Mushroom Effects on the Body

Mushrooms produce visual and auditory hallucinations, feelings of detachment from one’s environment and oneself, and distortions in time and perception.

Often people report mixed senses, like hearing colors or seeing sounds and surfaces moving or rippling.

While some cultures believe that mushrooms are a harmless high, used as sacred herbs to attain superior spiritual states, there are some serious side effects that can occur. 

It’s reported that psilocybin is about 100 times less potent than LSD and 10 times less potent than mescaline. But, it doesn’t mean it’s safe. Although natural, using a mind-altering drug like a mushroom isn’t without risks.

The amount of psilocybin and psilocin varies in each mushroom and you can’t be entirely sure what you’re ingesting is natural. Let’s dive into the short-term and long-term effects of using mushrooms. 

Long and Short-Term Health Effects 

If using shrooms on a short-term basis, you might experience the following: 

  • Fast heartbeat
  • Faster breathing
  • Increased blood pressure
  • Nausea
  • Psychosis 
  • Intensified feelings and sensory experiences
  • Changes in sense of time 
  • Increased body temperature
  • Loss of appetite
  • Dry mouth
  • Insomnia 
  • Out of body experience
  • Uncoordinated movements
  • Sweating
  • Panic
  • Paranoia
  • Detachment from reality

These symptoms can last as long the trip itself, it not longer. If using mushrooms often or in high doses, you may start to experience:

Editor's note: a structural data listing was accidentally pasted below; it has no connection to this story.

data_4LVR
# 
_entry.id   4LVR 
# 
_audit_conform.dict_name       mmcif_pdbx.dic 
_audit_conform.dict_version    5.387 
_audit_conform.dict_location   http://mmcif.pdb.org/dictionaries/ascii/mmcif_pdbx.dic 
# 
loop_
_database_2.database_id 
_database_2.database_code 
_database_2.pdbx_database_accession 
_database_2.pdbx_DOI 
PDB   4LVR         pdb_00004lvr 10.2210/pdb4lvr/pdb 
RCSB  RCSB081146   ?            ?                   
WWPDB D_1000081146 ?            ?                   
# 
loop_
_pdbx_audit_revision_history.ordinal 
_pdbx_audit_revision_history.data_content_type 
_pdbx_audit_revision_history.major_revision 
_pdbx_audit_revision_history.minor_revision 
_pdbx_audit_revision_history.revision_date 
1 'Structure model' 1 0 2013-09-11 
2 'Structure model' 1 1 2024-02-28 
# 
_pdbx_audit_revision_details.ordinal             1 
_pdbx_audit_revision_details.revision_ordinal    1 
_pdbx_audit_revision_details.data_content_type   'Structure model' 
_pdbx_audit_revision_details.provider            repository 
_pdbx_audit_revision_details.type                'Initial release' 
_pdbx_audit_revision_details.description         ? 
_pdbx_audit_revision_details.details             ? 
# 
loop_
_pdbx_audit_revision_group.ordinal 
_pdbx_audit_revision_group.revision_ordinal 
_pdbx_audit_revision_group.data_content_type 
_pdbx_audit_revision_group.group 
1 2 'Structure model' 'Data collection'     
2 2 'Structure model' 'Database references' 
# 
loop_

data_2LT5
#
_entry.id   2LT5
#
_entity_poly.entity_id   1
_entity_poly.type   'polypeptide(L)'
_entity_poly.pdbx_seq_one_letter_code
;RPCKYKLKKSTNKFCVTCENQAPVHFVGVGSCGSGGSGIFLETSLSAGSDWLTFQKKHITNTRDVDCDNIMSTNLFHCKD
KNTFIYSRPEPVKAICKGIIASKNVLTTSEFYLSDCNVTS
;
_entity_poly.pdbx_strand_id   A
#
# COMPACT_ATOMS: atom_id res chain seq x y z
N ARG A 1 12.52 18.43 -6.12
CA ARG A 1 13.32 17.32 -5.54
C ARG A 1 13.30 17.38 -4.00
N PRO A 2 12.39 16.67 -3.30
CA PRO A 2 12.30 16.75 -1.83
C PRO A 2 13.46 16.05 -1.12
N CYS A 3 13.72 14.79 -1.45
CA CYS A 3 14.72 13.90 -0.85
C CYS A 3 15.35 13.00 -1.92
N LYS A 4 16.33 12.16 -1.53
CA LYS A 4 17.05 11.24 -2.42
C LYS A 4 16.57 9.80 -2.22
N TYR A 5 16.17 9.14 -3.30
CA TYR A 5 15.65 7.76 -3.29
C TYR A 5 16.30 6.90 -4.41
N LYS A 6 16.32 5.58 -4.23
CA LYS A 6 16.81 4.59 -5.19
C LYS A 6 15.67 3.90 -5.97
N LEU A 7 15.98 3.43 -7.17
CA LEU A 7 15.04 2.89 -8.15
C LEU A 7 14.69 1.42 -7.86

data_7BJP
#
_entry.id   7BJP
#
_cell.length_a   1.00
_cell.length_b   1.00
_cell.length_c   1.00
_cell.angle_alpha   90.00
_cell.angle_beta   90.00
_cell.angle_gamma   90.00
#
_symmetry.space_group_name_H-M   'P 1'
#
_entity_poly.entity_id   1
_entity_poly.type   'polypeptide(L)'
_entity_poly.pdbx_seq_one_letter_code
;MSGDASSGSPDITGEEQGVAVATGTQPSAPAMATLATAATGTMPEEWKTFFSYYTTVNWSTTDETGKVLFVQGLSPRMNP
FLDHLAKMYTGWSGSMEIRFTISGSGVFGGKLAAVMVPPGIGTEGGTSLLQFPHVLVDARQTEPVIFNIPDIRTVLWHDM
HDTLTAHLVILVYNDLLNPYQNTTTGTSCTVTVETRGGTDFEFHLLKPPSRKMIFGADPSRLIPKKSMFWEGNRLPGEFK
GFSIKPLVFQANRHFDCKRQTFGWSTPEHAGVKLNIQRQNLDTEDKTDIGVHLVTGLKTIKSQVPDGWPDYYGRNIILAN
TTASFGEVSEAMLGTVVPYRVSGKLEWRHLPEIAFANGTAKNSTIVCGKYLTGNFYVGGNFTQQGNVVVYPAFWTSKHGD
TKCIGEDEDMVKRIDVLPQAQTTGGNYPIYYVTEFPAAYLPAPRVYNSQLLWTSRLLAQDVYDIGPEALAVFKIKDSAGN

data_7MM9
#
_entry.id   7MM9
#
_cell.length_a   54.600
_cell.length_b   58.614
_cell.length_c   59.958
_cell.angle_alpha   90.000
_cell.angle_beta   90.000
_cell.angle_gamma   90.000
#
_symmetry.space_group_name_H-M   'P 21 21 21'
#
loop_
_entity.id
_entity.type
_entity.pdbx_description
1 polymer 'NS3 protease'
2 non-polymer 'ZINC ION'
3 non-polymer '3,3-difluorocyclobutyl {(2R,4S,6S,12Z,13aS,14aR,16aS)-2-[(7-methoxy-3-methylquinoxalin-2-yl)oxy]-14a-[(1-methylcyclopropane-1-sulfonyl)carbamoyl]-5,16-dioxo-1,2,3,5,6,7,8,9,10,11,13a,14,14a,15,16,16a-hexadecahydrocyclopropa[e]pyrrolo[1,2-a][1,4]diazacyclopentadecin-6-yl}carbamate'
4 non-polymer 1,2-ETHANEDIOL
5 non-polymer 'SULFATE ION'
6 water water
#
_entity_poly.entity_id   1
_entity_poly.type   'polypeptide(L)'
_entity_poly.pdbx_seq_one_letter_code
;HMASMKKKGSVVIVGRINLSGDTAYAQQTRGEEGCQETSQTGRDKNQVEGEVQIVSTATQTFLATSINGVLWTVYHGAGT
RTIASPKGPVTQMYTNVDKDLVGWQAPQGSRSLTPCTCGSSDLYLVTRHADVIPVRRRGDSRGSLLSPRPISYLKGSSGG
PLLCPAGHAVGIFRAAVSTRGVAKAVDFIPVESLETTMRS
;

• Memory loss
  • Speech problems
  • Flashbacks
  • Anxiety
  • Weight loss
  • Depression and suicidal thoughts

Tempted to try magic mushrooms? We urge to rethink your decision, as it’s more dangerous than you think. You’re not always getting what you pay for.

Pharm Chem Street Drug Laboratory produced a study which sampled 886 shrooms.

Only 28% were hallucinogenic. 31% of the mushrooms were store-bought laced with LSD or PCP. A whopping 37% had no chemicals at all. 

Using Mushrooms with Other Drugs

Because of the idea that mushrooms are “safe,” many teens and young adults mix mushroom use with other drugs. They do this to increase the hallucinogenic effects. 

What Common Drugs Are Used with Mushrooms? 

The most common combination people take with mushrooms is alcohol. Other popular drugs like LSD, mescaline, and other hallucinogens are also consumed with magic mushrooms.

This is especially dangerous as the drug interactions aren’t known and can cause extreme side effects or alter your trip. Many users experienced increased blood pressure, sleeping disorders, and excessive sweating. Others went on a “bad trip” as their feelings of sensory and sense of time got confused.  

Are You or Someone You Know Addicted to Psychedelic Drugs?

It’s possible that several hallucinogens are addictive and one may develop a tolerance to them. If you or someone you love is suffering from an addiction to psychedelic drugs like mushrooms or any drug, help is available.

At Northbound Addiction Treatment Services, we’ll help you find treatment. You’re not alone. Contact us today

Article Reviewed by Dr. Keerthy Sunder, MD, DFAPA

Dr. Keerthy Sunder, MD, DFAPADr. Keerthy Sunder, MD is an accomplished and internationally recognized expert in the field of addiction. He has earned diplomates from the American Board of Psychiatry and Neurology, the American Board of Addiction Medicine, and the Royal College of Obstetricians and Gynecologists.